- Colour Mapping - two or three elements of the colour map are
configurable depending on the tool that it is being used in:
- Scheme - this determines how the colours change as
the value of the property that is being coloured changes from its
minimum to its maximum value.
- Lo and Hi - this determines the maximum and minimum values
of the property that the colour spectrum will be mapped to
- Colour By - for certain colour maps, this determines which property the colour
map is describing.
- Opacity - this determines how see-through the coloured
surface will be.
- Contour Height - this is the point value that the
surface or contour will be mapped to; this effectively creates an
isosurface mapped to the value specified in the contour height
- Outline - this is just a line
drawn around the outer edge of the 3-dimensional grid that the points
are mapped onto. It's display can be toggled on or off, and it's
colour specified when displayed.
- Colour Field - this applies to the coloured isosurface
tool, and colours the isosurface according to the property specified
here. For example, an isosurface of the electron density can be
displayed and this can be then coloured according to the electrostatic
- Transfer Function - A
transfer function is used to colour individual volumes of space according to the
value of a particular property within that volume. A transfer function
is defined by a number of steps; each step is defined by an upper and
lower value. If the value of the property within a volume of space falls
within one of the steps, that volume of space is coloured according to
the colour that has been ascribed to that step. The opacity of the
volume can also be specified, so that the whole volume can be viewed
at one time.
If the one of the Frequencies options (finite difference or
analytic) have been selected from the Properties Tab in the GAMESS-UK
widget, then the vibrational frequencies of the molecule will be
calculated, and the individual frequencies listed under the
Views menu. To view a vibration, select the vibration from the
views menu and a dialog box like the one below will be displayed:
The first few tools are the same as those for the Adjust
Molecule View Tool. The additional vibration-specific tools are
contained in the Animation box. These are:
- Start - animate the selected vibration.
- Stop - stop the animation.
- Number of Frames - this is the number of still
images that will be concatenated to create the animation.
- Amplitude - this determines the size of the
vibration: the distance from the equilibrium point of the vibration to
- Frame Delay - the time-step between each frame that is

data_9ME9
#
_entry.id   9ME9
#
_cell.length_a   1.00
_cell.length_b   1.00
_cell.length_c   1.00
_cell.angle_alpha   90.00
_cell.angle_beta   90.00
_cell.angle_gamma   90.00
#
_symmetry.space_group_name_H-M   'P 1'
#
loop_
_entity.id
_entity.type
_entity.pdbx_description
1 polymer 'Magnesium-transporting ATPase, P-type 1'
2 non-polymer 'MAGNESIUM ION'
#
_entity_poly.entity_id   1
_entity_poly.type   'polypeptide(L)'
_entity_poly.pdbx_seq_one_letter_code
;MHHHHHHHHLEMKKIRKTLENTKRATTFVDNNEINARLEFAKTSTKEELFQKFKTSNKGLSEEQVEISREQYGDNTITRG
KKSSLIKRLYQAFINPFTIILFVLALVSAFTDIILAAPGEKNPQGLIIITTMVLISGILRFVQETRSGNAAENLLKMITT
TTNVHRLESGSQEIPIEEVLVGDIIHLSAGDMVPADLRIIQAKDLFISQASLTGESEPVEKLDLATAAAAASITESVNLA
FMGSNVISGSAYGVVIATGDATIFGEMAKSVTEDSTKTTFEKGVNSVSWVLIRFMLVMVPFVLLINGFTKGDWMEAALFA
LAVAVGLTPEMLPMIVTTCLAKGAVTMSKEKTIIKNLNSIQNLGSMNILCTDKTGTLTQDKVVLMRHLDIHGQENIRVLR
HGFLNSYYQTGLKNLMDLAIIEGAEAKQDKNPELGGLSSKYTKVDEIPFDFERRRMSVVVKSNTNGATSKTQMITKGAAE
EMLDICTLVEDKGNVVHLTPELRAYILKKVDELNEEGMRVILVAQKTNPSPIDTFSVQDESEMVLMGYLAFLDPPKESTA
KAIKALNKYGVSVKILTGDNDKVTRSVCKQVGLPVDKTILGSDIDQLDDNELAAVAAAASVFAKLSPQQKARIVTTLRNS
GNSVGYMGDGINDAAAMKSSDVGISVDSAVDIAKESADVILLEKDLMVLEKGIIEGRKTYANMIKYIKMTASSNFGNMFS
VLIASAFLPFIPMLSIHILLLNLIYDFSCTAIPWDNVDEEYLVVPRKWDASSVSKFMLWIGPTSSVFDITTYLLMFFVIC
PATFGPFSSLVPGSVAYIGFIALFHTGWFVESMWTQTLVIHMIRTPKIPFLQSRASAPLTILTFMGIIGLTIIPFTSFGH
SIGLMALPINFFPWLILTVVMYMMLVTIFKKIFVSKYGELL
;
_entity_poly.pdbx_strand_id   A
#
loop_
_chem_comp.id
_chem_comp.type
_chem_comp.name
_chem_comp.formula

concatenated to create the animation.
- The animation tool brings up a set of controls that can be
used to display a movie by cycling through the sequence of images that
have been loaded into the CCP1GUI. There are buttons to 'play' the
sequence in a loop, go to the first or last frame, or move forward or
backwards a frame at a time. The animation tools are displayed below:
- The animation tool is particularly useful if you have carried out a
geometry optimisation under GAMESS-UK, as the geometry of the molecule
at each stage of the optimisation is saved to the punch file. Using
the animation tools, a movie showing the progression of the geometry
optimisation can be displayed.
- Show All and Hide All affect the visibility of all graphical
Centre on Selected
- Changes the origin for viewing and rotations of the centroid
of the selected atoms.
- The info menu brings up a list of options to for displaying
select information about the molecule. The information will be
displayed in a pop-up window. Available options are:
- Coordinate List - a list of all the coordinates of the
atoms within the selected molecule.
- Bond Length and Angles - a list of all bond lengths and
angles for the selected molecule.
- Contacts to Selected Atoms - a list of all the atoms that
are close enough to be considered in contact with the selected atoms.
- The compute menu is used to select a program with which to run a
calculation on the molecule. Currently, the GUI has control interfaces
for ChemShell, Dalton, GAMESS-UK, MNDO and Mopac. For help relating to the control
window for a particular program, press F1 when the window is
- The Shell menu is used to open an IDLE (Integrated Development
Environment) Python shell - assuming you have IDLE installed. IDLE is
included with most Python distributions, but if for any reason you
don't have it, it is available from: http://www.python.org/idle
- When opened from within the GUI, IDLE provides a powerful tool with
which to interact with the GUI. The GUI Python objects can be operated
on directly and information about them displayed.
- It is also possible to write and run scripts to carry out complex
- More help on this is to follow.
The Editing Tools Window
Changing the element type